This is a guest blog by Sanum J Khan who you can follow on Twitter at @Sanumjkhan. Sanum is a an Assistant Headteacher and frequently speaks at events and writes articles for the education press on a range of issues, especially diversity, equity and inclusion. She is speaking at the 13th Festival of Education this summer.

Attending events – online or in-person – are an excellent way to network with others and explore fresh perspectives. In ‘The Teaching Life’ Jones and Macpherson outline the many benefits of professional networks and education events – including networking, low cost learning, sharing ideas and supporting wellbeing. Opportunities for connecting with others in education is more popular than ever right now and so we want to ensure that, where we create such opportunities, we are doing so in an equitable manner.  

However, I often feel as though I am running two professional learning programs for myself; one which engages with developments in teaching, and a second which centres around mentoring from people with similar characteristics to me who understand my lived experience more fully. 

This is an unsustainable way to expect marginalised or underrepresented groups to plan their careers. When paired with The Making Progress report’s findings that there is a ‘hidden workload of coping with racism’ and Kandola et al’s exploration of the relationship between a lack of belonging and decreased wellbeing (and thus decreased productivity) at work, I conclude that representation of marginalised groups is crying out for an action plan to build trust, nurture a sense of belonging and commit to values-driven leadership and inclusive spaces.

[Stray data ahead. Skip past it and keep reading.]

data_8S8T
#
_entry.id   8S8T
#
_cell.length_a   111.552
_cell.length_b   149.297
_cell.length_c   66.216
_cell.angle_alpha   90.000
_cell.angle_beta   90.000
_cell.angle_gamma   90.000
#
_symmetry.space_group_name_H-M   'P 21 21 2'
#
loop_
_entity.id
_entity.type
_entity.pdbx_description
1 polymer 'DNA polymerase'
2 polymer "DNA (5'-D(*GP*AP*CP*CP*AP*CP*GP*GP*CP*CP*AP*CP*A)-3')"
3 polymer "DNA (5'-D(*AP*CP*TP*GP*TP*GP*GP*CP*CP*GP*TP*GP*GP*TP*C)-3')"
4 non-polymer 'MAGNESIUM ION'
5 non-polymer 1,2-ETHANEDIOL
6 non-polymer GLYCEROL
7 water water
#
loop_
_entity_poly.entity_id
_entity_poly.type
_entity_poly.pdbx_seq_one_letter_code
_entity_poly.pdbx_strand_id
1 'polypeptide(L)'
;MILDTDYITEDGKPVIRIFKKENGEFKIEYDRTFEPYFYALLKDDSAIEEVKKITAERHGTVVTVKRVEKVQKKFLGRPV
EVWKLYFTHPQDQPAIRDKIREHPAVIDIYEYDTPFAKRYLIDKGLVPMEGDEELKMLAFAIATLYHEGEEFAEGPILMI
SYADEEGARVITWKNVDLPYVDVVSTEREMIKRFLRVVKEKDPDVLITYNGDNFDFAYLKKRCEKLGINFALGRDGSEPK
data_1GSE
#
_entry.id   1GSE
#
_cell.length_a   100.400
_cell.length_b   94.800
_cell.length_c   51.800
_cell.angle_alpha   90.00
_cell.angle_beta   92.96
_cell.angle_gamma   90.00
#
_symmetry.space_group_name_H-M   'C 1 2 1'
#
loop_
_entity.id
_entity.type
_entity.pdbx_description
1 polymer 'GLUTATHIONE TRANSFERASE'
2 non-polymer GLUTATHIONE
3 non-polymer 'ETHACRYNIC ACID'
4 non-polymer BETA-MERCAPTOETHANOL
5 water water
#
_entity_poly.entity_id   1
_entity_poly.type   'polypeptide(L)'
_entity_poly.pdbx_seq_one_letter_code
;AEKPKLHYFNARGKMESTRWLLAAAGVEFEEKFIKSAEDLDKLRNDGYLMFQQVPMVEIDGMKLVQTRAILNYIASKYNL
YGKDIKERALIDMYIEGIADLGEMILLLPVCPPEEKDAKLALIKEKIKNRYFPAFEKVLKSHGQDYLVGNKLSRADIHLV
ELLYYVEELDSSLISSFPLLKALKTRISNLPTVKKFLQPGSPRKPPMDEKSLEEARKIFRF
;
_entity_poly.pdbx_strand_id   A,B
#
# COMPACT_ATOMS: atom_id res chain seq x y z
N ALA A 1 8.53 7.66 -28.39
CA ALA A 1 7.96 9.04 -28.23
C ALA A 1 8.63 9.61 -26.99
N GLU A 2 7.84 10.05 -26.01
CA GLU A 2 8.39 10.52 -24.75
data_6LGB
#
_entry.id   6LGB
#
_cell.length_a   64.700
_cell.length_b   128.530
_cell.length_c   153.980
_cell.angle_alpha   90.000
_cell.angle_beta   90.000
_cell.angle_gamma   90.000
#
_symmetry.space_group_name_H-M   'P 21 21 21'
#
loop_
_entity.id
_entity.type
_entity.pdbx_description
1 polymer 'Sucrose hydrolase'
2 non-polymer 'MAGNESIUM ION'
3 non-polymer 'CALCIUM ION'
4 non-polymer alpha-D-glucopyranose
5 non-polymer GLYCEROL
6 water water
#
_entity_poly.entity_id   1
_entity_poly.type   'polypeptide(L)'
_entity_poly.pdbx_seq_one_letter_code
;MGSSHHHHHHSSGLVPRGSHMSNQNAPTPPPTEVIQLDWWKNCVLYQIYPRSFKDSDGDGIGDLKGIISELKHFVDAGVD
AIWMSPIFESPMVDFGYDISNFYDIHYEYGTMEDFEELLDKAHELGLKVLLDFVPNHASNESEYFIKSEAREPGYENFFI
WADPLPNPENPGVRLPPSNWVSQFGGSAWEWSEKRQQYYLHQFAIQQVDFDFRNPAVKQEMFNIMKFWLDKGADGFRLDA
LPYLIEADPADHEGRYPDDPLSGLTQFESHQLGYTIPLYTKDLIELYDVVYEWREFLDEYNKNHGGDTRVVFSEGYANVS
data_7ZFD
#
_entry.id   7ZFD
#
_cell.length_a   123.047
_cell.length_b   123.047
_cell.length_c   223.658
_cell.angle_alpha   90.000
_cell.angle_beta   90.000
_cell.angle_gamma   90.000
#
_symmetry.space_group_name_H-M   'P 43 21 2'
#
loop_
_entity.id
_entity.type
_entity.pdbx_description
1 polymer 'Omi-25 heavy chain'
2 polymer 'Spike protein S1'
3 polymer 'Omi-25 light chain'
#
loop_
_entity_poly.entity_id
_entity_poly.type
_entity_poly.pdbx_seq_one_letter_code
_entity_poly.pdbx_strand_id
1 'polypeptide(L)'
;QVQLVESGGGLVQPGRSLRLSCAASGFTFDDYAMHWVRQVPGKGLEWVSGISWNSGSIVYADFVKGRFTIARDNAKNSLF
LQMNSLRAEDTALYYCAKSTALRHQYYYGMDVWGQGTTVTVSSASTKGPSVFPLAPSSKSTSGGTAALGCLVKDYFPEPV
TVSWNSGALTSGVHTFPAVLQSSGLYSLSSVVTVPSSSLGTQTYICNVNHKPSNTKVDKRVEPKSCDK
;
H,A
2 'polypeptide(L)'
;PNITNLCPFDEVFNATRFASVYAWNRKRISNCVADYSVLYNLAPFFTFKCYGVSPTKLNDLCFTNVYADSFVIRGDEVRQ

Event organisers 

Event organisers need to consider who they are inviting to speak and how they are being invited. As a Muslim woman, I do not always want to speak about Islamophobia I have experienced in my career as the focus of my session; it is exhausting and a session of this nature limits my professional growth. We need to normalise diversity and representation in education and can’t achieve this by only drawing attention to our diverse identities. It’s also important to identify speakers who uphold our values of inclusivity, regardless of their protected characteristics. DEI should be a lens through which we look at all work in education, as opposed to a stand-alone strand. Diverse Educators Ltd have an extensive list of organisations working in DEI and for specific speakers I recommend the BameEd Network

Once you have your speakers, make plans to ensure that speakers from under-represented or marginalised groups feel welcome, that they belong and that their input is valued. This begins with getting names and pronouns right – in spellings and pronunciation. It is also helpful to review pen-portraits to ensure that all have stuck to the guidelines given.